Autism doesn’t exist outside of autistic people. You can cure someone of diabetes and they’re the same person. You can cure cancer, and the person who had cancer is still the same person.

      That’s not how autism works.

      When you tell people that it’s alright to hate autism…and then those people see autism in your child, or in another person…how do you think they are going to treat your child, or that other autistic person? If they hate something that cannot be separated from them?

      When you’re saying that you’d eradicate autism, you are very much saying that you’d eradicate people like me, and people like your son, from the face of the earth.

      How are we supposed to take that?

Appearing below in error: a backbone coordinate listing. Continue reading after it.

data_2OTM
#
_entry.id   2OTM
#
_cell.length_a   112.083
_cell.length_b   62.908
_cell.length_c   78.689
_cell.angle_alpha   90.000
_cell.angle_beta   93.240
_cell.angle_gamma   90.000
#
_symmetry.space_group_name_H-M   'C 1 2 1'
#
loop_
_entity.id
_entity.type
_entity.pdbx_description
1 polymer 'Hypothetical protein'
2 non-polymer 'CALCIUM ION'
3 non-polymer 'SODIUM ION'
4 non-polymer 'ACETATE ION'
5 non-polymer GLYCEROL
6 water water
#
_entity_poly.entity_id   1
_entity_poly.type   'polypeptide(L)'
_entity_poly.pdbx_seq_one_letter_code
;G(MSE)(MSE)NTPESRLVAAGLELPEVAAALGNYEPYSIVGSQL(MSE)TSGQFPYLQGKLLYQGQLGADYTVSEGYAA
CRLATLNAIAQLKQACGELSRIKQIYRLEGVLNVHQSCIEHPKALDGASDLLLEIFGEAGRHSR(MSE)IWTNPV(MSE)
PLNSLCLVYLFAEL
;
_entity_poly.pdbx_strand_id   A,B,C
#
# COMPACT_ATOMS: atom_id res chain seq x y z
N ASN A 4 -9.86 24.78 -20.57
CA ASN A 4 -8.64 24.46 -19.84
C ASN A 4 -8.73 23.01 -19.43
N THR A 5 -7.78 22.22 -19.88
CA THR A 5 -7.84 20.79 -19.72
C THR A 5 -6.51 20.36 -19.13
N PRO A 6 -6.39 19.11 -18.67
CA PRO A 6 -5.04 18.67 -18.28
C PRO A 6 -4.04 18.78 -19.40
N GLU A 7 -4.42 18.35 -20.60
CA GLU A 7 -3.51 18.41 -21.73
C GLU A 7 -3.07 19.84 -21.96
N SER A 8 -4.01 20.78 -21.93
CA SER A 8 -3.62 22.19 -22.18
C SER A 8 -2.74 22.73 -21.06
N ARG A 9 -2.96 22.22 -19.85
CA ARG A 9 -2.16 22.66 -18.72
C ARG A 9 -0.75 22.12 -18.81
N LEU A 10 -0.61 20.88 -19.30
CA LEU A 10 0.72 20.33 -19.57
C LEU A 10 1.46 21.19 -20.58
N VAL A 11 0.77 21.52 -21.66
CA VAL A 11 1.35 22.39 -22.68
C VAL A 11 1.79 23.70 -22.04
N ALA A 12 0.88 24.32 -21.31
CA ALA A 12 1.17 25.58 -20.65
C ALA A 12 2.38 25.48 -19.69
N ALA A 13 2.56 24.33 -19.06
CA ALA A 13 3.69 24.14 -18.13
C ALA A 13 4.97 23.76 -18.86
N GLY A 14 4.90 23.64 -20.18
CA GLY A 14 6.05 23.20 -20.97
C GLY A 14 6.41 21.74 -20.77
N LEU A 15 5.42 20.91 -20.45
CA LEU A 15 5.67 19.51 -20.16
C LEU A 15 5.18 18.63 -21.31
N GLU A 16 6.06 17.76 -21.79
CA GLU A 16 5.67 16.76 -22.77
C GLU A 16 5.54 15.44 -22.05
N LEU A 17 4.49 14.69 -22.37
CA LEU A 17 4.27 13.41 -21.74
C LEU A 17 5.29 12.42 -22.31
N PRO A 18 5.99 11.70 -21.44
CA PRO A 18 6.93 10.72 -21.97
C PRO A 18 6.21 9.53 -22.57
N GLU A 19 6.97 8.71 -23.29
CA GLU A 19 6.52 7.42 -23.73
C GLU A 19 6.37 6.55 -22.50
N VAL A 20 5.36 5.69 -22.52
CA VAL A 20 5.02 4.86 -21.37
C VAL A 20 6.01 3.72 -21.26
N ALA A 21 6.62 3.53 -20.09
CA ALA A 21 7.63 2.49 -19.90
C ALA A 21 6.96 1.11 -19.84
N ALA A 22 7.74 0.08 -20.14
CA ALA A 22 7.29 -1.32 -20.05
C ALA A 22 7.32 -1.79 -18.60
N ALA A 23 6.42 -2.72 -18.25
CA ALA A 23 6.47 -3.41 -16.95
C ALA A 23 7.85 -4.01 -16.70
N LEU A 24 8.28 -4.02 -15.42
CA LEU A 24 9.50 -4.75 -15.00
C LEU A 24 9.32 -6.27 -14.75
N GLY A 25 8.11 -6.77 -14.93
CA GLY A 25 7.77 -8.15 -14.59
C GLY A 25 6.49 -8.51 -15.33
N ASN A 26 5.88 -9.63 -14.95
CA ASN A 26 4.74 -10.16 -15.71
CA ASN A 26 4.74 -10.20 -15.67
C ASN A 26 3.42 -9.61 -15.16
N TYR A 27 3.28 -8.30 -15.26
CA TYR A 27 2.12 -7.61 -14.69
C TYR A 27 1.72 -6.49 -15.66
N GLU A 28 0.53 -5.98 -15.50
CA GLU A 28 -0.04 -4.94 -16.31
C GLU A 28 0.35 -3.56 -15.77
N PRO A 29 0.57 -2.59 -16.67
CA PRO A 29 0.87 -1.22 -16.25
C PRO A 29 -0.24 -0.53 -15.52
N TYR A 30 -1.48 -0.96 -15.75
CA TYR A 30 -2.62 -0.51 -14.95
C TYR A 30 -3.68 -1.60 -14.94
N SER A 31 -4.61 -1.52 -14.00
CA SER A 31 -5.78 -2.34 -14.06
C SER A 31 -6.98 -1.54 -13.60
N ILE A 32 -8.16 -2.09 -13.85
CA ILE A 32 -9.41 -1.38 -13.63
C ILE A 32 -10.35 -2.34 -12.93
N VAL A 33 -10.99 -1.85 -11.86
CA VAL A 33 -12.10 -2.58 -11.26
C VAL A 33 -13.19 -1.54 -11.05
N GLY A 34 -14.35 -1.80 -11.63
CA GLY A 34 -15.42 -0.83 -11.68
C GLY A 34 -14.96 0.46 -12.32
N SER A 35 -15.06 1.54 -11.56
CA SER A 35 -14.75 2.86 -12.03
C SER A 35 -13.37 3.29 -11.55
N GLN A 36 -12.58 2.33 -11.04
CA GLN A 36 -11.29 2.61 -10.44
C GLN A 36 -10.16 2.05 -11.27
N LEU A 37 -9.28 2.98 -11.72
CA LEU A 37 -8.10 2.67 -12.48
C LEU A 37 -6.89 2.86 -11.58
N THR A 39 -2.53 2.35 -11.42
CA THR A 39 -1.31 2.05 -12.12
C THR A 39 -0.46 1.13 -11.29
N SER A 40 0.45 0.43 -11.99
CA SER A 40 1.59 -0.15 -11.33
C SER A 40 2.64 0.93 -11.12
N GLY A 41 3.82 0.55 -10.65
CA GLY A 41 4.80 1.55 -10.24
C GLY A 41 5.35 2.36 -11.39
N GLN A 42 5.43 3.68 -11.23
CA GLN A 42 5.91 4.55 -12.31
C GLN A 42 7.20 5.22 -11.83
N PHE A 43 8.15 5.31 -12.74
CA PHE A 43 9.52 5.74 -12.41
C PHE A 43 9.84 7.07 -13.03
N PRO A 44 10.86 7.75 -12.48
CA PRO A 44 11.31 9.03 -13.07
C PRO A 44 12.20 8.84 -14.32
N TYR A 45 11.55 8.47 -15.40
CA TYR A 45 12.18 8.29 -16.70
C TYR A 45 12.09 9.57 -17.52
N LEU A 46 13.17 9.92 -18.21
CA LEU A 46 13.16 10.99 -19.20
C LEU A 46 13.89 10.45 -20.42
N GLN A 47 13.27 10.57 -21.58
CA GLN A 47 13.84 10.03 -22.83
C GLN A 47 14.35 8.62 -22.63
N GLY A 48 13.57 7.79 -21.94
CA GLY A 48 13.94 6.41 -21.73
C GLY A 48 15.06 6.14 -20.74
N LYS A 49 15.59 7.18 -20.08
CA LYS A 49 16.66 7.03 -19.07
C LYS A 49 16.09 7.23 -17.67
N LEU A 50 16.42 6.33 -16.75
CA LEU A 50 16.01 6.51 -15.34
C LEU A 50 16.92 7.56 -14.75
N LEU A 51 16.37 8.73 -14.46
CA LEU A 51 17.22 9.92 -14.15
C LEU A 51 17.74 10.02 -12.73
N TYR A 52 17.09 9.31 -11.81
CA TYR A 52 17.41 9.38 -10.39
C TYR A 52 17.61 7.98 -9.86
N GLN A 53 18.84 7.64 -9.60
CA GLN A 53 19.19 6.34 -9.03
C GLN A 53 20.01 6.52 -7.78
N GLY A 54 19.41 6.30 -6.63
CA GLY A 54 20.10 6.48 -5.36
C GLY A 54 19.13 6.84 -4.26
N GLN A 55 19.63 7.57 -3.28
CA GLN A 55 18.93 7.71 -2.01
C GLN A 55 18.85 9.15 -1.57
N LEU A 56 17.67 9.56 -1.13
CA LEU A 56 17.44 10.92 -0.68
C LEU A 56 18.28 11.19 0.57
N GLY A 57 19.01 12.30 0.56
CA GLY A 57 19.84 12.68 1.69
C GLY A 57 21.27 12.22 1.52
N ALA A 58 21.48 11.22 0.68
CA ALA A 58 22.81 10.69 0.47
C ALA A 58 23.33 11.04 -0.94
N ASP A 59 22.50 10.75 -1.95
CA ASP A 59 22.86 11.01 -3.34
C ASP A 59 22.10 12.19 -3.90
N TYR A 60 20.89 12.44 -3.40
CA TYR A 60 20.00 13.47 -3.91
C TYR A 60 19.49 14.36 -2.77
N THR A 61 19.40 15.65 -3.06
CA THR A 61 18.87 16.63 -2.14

• Here’s the thing though – You are absoutely entitled to feel however you want to about autism. You can find it a blessing for you or your child, you are entitled. What you are not entitled to do is to judge me for feeling differently or try to dictate to me and other parents who share my feelings how we have to feel. You can interpret my feelings through your filters and perspective, but you cannot impose your judgement on me with authority and conviction because it is not empirical or proven. What data do you have to support your assertation that I Hate my CHILD because I dislike Autism? That is a ridiculous, condescending, judgmental, and WRONG statement. I love my child as much as, if not more so, than any other amazing parent.